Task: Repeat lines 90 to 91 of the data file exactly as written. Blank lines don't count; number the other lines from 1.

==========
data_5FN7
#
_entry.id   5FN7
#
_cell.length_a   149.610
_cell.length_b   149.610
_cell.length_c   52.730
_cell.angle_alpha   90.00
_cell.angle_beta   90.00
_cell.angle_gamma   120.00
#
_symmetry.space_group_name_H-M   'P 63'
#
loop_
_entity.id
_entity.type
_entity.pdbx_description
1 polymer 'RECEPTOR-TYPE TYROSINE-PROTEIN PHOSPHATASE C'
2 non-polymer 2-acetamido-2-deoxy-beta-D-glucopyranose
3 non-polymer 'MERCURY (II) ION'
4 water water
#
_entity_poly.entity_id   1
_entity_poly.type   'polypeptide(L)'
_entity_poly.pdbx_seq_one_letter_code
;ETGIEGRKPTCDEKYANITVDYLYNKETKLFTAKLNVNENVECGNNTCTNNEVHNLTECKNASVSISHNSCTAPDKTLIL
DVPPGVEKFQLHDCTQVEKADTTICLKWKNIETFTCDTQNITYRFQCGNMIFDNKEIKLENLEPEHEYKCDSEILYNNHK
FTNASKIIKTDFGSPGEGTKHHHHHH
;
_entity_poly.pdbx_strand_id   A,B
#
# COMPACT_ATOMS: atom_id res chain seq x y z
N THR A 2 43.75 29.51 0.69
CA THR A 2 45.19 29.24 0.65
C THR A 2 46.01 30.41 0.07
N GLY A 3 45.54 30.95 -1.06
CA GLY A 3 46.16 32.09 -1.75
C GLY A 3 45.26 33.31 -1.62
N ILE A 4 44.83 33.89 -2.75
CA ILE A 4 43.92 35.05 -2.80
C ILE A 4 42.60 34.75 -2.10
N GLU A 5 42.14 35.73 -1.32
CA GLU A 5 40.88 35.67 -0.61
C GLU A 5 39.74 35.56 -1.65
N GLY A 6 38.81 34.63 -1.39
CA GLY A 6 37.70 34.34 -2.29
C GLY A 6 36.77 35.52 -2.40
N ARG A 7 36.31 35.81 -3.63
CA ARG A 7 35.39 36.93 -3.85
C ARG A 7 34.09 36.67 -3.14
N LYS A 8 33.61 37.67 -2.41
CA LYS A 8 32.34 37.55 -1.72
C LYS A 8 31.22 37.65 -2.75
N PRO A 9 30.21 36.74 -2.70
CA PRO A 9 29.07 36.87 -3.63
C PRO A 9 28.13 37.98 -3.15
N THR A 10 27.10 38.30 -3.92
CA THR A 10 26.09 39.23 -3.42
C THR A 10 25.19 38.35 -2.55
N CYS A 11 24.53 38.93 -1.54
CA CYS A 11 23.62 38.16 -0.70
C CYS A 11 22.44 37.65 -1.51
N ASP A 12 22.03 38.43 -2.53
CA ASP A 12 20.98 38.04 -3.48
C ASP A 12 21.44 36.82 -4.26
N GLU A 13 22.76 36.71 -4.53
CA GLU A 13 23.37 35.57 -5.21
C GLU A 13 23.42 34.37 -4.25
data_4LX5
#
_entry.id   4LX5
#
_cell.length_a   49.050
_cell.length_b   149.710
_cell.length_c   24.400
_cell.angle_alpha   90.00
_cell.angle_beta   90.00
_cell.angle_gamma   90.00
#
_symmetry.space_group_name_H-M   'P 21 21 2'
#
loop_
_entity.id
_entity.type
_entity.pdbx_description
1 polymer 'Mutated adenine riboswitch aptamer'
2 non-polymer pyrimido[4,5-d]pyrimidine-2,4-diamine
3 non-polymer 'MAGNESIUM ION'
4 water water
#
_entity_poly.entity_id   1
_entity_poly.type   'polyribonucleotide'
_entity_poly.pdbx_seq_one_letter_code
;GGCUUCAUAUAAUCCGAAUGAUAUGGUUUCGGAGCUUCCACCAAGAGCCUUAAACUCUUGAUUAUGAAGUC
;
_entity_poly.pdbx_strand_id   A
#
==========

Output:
#
_entity_poly.entity_id   1